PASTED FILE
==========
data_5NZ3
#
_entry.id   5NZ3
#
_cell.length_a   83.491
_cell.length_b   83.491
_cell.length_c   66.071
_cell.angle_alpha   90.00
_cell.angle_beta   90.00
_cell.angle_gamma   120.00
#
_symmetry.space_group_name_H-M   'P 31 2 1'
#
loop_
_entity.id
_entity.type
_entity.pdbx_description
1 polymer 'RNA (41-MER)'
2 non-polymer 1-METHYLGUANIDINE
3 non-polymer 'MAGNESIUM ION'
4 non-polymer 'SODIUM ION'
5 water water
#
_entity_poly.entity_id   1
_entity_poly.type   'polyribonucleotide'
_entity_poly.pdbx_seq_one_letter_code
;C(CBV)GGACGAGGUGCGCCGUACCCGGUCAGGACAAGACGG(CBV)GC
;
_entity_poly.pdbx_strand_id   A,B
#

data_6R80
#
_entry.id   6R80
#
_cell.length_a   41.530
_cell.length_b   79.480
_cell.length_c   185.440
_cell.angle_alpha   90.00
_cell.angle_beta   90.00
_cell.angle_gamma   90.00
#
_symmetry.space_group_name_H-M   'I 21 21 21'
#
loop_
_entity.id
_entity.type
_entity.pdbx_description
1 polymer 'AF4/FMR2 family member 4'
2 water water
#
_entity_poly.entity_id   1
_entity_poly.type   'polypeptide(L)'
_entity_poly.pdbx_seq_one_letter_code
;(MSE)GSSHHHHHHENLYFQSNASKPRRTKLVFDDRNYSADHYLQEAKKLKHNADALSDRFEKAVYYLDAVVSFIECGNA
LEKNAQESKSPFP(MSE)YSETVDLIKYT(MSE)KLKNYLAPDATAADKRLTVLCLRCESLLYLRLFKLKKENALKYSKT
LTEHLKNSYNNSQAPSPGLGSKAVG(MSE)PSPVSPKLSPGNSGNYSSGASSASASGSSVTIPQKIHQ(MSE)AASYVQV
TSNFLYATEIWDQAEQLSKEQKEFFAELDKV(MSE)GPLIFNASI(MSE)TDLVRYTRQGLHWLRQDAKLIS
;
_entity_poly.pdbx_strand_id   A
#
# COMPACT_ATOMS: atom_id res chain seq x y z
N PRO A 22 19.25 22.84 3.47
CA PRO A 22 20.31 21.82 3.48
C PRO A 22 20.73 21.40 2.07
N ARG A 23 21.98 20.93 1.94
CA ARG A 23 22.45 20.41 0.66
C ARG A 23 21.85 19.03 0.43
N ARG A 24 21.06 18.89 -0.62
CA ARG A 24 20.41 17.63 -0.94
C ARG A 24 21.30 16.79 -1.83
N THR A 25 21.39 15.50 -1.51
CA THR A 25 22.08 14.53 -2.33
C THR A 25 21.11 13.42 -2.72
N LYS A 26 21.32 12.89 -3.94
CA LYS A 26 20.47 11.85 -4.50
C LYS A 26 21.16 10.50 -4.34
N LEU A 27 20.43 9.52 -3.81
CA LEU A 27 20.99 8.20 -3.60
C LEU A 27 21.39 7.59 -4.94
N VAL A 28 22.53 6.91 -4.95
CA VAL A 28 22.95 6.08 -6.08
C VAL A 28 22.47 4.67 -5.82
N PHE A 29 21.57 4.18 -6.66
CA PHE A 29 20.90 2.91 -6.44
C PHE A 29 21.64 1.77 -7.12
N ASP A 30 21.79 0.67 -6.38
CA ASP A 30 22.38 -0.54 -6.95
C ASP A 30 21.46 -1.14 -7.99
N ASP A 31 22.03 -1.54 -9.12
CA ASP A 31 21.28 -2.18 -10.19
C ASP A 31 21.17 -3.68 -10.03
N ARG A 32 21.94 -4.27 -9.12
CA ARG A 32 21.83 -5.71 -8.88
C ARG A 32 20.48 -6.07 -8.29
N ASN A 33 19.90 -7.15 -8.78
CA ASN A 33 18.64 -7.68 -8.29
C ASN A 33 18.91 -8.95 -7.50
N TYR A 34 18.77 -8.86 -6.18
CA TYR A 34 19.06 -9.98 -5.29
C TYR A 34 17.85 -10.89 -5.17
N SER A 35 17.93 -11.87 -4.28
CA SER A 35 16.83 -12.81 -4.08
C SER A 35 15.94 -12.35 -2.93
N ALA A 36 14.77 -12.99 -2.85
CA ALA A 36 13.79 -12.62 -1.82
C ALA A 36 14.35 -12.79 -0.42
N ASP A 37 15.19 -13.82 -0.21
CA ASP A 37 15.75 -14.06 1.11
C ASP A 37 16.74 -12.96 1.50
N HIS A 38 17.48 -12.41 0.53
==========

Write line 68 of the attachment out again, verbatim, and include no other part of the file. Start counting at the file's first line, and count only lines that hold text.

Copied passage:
N ARG A 24 21.06 18.89 -0.62